Tomorrow is Thanksgiving Day in the United States. One of the benefits of being a dual citizen of Canada and the United States is that I get to celebrate this holiday twice, in October and November. I’m currently with U.S. friends and family and feeling thankful for them and for you who are reading this post.
This is also a time of year where we start seeing favorite books lists. I’m an avid reader and so thankful for the books in my life. I enjoy looking back to see what books I’ve read during the year and which ones had the most impact.
Here are my top nine books for the year, some on photography and some not, although it all blends together.
1. The Ongoing Moment by Geoff Dyer
Dyer describes the friendships between some of history’s greatest photographers and how they influenced each other and developed their own styles. If you’re interested in the history of photography and photographers, you’ll enjoy this book.
Here’s a post I wrote on quotes that stood out to me from this book.
2. Wabi-Sabi for Artists, Designers, Poets, and Philosophers (including photographers) by Leonard Koren
Wabi-sabi refers to an elusive and elegant beauty. Wabi suggests a beauty of elegant imperfection. Sabi means loneliness or rather aloneness. It also refers to sparseness and austerity. Together, wabi-sabi suggests the beauty of ‘the withered, weathered, tarnished, scarred, intimate, coarse, earthly, evanescent, tentative, ephemeral.’ ~ Crispin Sartwell, Six Names of Beauty
3. The Widening Stream by David Ulrich
Seeing is truly a form of magic, a perceptual pleasure, a source of real learning and questioning, and a doorway to invisible worlds. As adults, we have much to relearn. ~ David Ulrich
David Ulrich is a photographer and I always enjoy his writing. This book is about creativity, written by a photographer, Unique and enlightening.
4. The Art of Stillness by Pico Iyer
Of course, I’m a fan of stillness, in mind and body. Pico Iyer is a smart man with lots of travel and experience under his belt, yet has such a gentle presence. In this short book, he explores the topic of stillness – how he came to it and how others incorporate it in their lives, from the Tibetan monk, Mathieu Ricard to singer Leonard Cohen.
5. and 6. On the Move, a biography by Dr. Oliver Sacks and Townie by Andre Dubus III.
These two are from the autobiography/memoir category and I couldn’t choose between the two of them.
Oliver Sacks is the famed neurologist who wrote this story of his life while dying from cancer. He is one of my heroes, someone who lived life on his own terms, continually evolving and working to the very end.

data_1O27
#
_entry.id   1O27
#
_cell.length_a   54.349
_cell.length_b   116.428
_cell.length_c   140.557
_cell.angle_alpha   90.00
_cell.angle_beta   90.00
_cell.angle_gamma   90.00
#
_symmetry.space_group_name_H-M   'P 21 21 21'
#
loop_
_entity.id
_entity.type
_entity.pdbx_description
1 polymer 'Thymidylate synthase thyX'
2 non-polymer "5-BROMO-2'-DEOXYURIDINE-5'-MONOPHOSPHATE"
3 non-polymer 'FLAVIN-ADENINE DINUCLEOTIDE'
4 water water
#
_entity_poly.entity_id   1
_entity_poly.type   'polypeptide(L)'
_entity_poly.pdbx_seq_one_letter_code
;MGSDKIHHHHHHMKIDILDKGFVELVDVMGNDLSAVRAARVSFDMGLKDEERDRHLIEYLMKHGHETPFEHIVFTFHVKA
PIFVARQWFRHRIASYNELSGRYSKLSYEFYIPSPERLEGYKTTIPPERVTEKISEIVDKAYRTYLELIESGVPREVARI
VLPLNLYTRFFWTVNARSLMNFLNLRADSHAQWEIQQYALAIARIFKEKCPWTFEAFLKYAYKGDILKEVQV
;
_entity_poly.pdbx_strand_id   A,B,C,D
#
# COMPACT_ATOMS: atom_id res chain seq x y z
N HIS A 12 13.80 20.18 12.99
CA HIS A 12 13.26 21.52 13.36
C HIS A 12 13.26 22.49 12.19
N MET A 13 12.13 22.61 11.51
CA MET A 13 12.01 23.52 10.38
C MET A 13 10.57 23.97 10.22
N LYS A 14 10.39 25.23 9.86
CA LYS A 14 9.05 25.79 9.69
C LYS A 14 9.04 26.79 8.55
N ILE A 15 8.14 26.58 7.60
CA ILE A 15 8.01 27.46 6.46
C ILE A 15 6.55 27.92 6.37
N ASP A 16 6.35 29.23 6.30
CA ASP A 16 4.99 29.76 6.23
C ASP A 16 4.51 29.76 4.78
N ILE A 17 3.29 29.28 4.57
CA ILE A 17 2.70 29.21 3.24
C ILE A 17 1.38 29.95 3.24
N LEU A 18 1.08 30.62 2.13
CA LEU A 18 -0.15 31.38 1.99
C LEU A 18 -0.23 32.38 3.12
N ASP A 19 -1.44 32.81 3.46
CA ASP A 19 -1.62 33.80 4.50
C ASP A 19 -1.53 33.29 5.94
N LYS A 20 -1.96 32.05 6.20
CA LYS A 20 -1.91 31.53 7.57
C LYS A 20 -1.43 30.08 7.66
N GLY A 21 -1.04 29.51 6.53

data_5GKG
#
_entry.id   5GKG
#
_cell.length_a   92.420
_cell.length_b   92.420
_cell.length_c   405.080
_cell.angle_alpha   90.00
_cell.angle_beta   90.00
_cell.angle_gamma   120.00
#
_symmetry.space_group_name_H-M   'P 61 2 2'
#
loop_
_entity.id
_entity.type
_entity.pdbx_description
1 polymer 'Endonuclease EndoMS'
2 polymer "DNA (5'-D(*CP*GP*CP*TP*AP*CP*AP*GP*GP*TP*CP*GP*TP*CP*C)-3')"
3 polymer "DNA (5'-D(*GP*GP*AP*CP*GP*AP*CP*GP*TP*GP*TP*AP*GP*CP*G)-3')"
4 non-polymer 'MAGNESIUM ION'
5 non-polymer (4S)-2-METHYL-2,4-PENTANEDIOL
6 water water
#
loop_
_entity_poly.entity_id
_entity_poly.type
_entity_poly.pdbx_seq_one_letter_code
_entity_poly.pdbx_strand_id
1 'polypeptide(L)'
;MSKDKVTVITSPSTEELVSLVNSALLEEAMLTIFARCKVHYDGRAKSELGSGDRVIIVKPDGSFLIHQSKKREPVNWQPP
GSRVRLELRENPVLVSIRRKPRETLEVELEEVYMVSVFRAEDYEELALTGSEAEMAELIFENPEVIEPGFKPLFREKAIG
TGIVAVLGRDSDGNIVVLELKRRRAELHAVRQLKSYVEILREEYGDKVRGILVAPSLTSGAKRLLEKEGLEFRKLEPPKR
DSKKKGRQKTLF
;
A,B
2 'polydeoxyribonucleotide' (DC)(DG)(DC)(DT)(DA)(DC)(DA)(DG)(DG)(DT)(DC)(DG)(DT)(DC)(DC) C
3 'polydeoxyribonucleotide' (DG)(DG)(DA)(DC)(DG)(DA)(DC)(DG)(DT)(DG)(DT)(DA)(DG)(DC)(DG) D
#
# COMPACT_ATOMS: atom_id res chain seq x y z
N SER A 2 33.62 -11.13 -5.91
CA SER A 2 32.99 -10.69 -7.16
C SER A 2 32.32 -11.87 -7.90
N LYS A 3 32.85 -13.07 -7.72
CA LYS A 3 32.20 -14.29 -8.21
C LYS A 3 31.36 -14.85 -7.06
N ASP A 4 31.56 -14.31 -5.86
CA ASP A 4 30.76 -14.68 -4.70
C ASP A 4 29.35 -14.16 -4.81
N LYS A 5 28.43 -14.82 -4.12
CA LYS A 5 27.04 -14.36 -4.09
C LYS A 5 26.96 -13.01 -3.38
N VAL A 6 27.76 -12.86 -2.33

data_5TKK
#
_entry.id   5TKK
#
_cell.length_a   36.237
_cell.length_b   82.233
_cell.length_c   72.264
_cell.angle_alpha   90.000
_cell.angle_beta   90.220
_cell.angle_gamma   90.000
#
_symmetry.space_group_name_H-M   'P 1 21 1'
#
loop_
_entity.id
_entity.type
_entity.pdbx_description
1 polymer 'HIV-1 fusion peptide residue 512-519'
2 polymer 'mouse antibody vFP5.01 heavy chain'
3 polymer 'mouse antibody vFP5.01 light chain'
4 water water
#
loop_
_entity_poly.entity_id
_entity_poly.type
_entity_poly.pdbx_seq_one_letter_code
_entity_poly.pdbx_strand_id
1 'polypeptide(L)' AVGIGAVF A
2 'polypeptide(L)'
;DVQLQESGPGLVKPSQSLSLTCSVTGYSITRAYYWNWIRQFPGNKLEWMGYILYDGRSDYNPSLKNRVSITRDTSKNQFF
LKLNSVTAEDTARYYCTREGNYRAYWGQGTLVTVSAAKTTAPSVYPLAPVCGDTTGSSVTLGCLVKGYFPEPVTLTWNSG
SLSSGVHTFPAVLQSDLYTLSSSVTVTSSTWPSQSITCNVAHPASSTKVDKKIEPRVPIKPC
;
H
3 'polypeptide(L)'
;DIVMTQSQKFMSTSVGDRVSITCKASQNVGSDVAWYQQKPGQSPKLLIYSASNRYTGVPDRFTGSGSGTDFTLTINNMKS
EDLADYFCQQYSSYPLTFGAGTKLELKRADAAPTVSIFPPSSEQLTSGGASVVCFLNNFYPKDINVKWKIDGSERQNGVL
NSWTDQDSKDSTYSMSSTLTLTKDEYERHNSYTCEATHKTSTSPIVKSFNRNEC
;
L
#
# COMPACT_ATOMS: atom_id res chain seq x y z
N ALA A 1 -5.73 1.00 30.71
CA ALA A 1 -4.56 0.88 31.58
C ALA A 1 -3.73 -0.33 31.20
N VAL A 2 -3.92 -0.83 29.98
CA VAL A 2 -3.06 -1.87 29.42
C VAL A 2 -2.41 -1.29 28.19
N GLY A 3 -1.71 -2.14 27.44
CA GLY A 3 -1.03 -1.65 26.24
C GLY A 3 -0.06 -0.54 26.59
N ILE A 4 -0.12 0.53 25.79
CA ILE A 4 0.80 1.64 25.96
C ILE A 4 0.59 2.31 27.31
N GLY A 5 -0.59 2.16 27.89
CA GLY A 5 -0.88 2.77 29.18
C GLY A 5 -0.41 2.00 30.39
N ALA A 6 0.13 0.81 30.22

Townie is the story of Andre Dubus’ life growing up in working class Pennsylvania. It is one of the most well written pieces I’ve ever read and his story stayed with me long after the last pages were turned.
7. Blue Mind, The Surprising Science that Shows How Being Near, In, On or Under Water can make you Happier, Healthier, More Connected and Better at What you Do by Wallace J Nichols
I first heard Wallace J Nichols speak at his alma mater, De Pauw University in Indiana, about his research about and love for sea turtles. I kept up with him and his work over the years and saw him advance to being a vocal advocate for the earth and our oceans. He hands out blue marbles at speaking events to remind people that they live on a planet made up mostly of water.
As someone who relies on the healing aspects of water in all forms, I was intrigued to read this new book on how water affects our minds. Blue Mind is the name he gave to “the human-water connection, a meditative state characterized by calm, peacefulness, unity, and a sense of general happiness and satisfaction with life in the moment.”
It’s a fascinating read.
8. A Hidden Wholeness, The Journey towards an Undivided Life by Parker Palmer
In this book, he speaks to the human yearning to live undivided lives — lives that are in alignment with our core values. This is not so easy to do in a world that often rewards us for not being who we really are. He describes how to create “circles of trust” or “communities of truth” in our communities, where everyone feels safe to speak and be themselves. We used these principles in the online community for the Visual Journaling workshop.
I wrote more about this book at this post.
9. Nature and the Human Soul by Bill Plotkin
On a similar topic, but in a totally different vein, Bill Plotkin speaks of wholeness in terms of the archetypal stages in a human life.
Nature and the Human Soul introduces a visionary ecopsychology of human development that reveals how fully and creatively we can mature when soul and wild nature guide us. Depth psychologist and wilderness guide Bill Plotkin presents a model for a human life span rooted in the cycles and qualities of the natural world, a blueprint for individual development that ultimately yields a strategy for cultural transformation.
What book had the most impact on you this year?